Like Aschbach (see Topper 1998) and other critics before him, Kammeier uses an inner textual criticism: It’s not about sorting out the fonts as forged, although that sometimes helps, it’s not about meticulously examining the parchments, because there are always super shrewd counterfeiters that cannot be found out by using this method. Rather, the psychological test becomes a scalpel: Kammeier asks “whether the historian and document writer could report and write down certain events, people and dates as he reported them, if he had really been who he was and from where issues his works, “namely as an imperial notary in the 12th century” (p.97). Using very conclusive forms of evidence, it’s made clear to the reader that the forgeries, of both medieval monasteries and the imperial chancellery did not pursue any practical goals, i.e. would not have been contemporaneous forgeries; these concoctions were so easy to see through that any use in court would have led to one being arrested for fraud.

The whole mess of thousands of forged documents, entries in registers and “chronicles” can only be understood as a literary invention that occurred much later. In order to create a suitable historical environment for this forged mountain of documents, historical works had to be forged at the same time, of course (p. 133), otherwise they would have been left hanging in the air, unsupported. The copying method was usually used: Originals are hardly ever available, only copies of copies. The loss statistics of the medieval manuscripts are a clear indication of the forgery campaign. Not only have the originals been lost, but also the so-called “common templates” on which the “copies” that have been preserved go back in time.

Only in very few cases will originals or first copies have been made at all; mostly the wildly contradicting second and third copies were created, which being correspondingly elastic in their statements, could then be used to support many other statement. In the third issue, Kammeier determined – through clever considerations – that only a tightly organized cooperative could bring about this feat of totally rewriting European history. Not even one entire order of monks was able to do this, only the Catholic Church in its entirety, being directed from Rome. (Comparable to Edwin Johnson’s Round Table analogy – NW.)

This process would have continued for several generations, more than a century.

The only possible moment for this is the beginning of the Renaissance, for the whole of the 15th century. The reasons for these assumptions are compelling. If you have followed the author’s argument to this point, you have to take further steps. Kammeier works with the accuracy of a detective; in places his book reads like a detective novel – with our real life historical background. While reading, you can guess what the solution must be, and you are sometimes led astray in order to recognize for yourself that certain objections or counter-arguments are unfounded. Since, above all, the forgeries in the Vatican itself are horrific and this claim cannot be refuted by anything, even the skeptical reader is soon convinced that the “Big Action” could have been directed from there. Hand in hand with the rewriting of history by the Church, the “real” documents, at least the older texts, will have been destroyed. What is noticeable is the lack of secular register volumes, such as the royal and imperial chancelleries. Could they also be destroyed by the church servants? Kammeier answers this question in the affirmative (p. 218; (I consider this to be the weakest point in Kammeier’s structure – I will come back to this at the end). In any case, the fact is that not only manuscripts were forged, but the entire environment: inscriptions and coins alike (p. 233), which resulted in a completely new historical image necessary to erase the memory of other states of the past.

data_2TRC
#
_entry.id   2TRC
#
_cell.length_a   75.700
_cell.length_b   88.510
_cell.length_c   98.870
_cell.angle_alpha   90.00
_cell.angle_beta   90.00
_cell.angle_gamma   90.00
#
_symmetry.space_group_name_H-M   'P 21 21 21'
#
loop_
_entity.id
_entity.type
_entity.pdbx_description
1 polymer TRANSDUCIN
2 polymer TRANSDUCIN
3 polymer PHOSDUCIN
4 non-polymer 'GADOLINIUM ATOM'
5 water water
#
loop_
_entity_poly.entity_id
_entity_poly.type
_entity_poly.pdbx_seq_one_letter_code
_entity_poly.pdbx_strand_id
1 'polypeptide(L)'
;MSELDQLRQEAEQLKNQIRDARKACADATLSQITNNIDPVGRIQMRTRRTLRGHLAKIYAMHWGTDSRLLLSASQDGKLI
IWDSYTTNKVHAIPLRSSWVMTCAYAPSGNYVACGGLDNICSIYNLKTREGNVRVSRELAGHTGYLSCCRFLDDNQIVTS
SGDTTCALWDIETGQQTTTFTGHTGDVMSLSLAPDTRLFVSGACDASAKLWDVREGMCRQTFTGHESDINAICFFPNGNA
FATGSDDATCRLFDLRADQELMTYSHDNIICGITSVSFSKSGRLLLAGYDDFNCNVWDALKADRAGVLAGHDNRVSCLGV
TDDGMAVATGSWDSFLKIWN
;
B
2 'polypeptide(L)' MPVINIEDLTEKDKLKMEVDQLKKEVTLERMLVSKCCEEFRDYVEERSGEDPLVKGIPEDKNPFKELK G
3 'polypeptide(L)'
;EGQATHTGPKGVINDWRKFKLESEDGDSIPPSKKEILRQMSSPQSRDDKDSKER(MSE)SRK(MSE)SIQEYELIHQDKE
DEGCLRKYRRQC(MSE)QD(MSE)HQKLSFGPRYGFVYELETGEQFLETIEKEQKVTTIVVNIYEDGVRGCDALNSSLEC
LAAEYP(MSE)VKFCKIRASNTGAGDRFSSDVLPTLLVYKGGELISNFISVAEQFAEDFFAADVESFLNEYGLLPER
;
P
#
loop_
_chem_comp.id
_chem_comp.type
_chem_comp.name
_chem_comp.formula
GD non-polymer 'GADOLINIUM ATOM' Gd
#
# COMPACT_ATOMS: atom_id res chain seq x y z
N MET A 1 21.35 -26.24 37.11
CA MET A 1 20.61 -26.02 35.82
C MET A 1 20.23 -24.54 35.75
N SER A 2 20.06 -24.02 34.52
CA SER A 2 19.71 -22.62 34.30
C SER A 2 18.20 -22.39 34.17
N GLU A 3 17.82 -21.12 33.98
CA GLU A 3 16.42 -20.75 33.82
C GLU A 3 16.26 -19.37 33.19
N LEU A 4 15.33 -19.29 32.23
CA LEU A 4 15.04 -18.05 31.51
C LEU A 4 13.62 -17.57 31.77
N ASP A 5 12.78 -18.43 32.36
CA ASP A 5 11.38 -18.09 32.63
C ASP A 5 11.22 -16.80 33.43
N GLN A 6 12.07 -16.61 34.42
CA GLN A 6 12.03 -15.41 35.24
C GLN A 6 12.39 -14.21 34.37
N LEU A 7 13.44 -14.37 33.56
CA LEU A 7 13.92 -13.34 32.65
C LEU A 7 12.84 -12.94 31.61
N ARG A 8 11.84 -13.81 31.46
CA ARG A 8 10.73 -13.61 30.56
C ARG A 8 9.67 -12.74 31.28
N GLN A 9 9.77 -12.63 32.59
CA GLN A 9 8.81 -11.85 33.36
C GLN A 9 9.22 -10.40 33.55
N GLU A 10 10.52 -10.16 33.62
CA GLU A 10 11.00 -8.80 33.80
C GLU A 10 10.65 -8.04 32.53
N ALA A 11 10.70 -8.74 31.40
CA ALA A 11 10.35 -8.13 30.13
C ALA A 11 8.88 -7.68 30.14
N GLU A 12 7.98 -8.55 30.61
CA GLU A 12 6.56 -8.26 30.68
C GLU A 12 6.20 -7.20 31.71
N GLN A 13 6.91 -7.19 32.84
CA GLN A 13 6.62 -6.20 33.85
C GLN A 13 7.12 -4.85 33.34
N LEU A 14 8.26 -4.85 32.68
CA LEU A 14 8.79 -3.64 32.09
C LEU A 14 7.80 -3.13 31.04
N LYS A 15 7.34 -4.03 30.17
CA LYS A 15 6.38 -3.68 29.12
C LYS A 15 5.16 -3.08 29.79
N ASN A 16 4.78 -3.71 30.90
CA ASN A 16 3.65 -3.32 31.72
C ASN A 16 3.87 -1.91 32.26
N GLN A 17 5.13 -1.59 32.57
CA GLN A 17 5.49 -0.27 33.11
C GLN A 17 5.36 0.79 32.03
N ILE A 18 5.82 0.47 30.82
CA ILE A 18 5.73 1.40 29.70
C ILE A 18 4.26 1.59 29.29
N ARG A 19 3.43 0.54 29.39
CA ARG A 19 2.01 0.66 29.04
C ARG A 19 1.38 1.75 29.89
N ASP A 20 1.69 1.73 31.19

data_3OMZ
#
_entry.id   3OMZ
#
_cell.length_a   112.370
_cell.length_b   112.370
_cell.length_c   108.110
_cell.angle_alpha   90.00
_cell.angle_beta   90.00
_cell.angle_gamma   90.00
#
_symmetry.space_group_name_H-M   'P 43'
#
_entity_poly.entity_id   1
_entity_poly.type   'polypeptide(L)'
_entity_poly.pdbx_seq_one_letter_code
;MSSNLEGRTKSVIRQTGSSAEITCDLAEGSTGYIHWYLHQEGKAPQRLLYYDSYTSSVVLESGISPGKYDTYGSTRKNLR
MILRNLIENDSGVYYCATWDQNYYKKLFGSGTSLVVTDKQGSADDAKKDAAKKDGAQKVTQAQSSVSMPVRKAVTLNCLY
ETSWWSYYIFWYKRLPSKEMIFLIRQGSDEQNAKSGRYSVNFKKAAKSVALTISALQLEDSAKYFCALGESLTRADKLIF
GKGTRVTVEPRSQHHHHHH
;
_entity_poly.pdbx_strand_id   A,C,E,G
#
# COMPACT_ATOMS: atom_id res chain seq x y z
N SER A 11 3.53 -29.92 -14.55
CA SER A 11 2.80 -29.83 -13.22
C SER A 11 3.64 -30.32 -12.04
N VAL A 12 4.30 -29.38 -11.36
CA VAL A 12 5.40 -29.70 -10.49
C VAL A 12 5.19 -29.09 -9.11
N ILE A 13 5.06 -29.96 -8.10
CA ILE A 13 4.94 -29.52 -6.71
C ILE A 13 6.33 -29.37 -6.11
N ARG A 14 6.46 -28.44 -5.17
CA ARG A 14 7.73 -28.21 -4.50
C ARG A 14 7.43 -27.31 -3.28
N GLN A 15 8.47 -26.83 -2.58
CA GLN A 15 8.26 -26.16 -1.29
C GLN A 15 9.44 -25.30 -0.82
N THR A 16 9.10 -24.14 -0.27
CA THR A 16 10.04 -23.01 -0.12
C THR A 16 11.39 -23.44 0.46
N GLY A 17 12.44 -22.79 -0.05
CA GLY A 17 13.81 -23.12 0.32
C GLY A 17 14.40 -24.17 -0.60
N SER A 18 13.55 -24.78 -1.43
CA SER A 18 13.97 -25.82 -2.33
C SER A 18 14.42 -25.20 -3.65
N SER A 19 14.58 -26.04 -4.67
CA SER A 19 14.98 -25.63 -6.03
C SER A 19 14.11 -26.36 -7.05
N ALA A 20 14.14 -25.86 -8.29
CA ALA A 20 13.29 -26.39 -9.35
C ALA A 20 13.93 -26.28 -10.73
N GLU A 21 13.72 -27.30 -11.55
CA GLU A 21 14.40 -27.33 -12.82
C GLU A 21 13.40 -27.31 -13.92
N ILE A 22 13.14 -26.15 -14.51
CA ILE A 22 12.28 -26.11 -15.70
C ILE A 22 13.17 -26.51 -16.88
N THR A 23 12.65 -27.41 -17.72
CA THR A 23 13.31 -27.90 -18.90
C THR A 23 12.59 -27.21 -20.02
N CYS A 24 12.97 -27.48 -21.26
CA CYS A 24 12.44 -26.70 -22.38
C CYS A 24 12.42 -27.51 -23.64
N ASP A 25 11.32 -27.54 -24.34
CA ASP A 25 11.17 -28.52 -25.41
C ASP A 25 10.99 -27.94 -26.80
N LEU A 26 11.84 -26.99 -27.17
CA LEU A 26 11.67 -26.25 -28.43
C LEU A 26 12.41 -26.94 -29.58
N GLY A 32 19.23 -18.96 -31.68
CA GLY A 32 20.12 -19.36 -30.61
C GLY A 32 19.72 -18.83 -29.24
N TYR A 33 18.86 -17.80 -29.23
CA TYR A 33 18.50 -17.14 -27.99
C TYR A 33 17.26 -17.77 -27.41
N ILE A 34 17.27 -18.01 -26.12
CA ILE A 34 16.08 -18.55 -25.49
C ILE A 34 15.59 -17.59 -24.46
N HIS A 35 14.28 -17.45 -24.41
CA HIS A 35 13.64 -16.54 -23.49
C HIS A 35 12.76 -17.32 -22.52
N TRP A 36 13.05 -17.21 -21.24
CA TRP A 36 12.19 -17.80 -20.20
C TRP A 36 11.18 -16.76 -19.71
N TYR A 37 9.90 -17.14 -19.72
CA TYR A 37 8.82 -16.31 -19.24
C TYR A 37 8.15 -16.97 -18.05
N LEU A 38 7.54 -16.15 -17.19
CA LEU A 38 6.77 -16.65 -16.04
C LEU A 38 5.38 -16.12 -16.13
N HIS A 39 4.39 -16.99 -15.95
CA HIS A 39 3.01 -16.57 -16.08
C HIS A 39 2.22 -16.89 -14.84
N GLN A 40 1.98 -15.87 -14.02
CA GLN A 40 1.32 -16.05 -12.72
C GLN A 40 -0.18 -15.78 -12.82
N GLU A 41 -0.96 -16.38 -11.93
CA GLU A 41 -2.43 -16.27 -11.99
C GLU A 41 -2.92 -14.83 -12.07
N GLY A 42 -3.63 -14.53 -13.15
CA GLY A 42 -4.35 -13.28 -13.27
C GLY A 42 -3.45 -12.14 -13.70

At the end of the 3rd booklet he says again: “Only one universal historical falsification can have taken place, and this action must be postponed to the end of the Middle Ages. Two circumstances are decisive for this time fixation: first, that the pseudo-historical historical sources produced according to the same production system date back to the threshold of modern times ( and in “stragglers” even beyond), and secondly, that it is precisely in this epoch that the great flood of “humanistic” historical falsifications is rising with the name Humanism (Renaissance). Both movements are simply one! The Renaissance is a rebirth of antiquity, and also a rebirth of the Middle Ages.”

In volume 4, he forensically examines the sources of the legal books and finally states: “1. the sources of law (like the secular registers) have in part been completely destroyed; 2. as far as sources are available, these have been falsified according to certain criteria. “(p. 270) Kammeier’s further investigation of Tacitus’ “Germania” already penetrates the realm of antiquity and is completely conclusive, allowing a tiny glimpse into the full extent of their antiquity that he did not want to bring up. This may give the impression that Kammeier believed other ancient documents – such as those of a Poseidonios – to have actually come down to us, even if heavily falsified. As far as Hardouin was aware, this was very unlikely.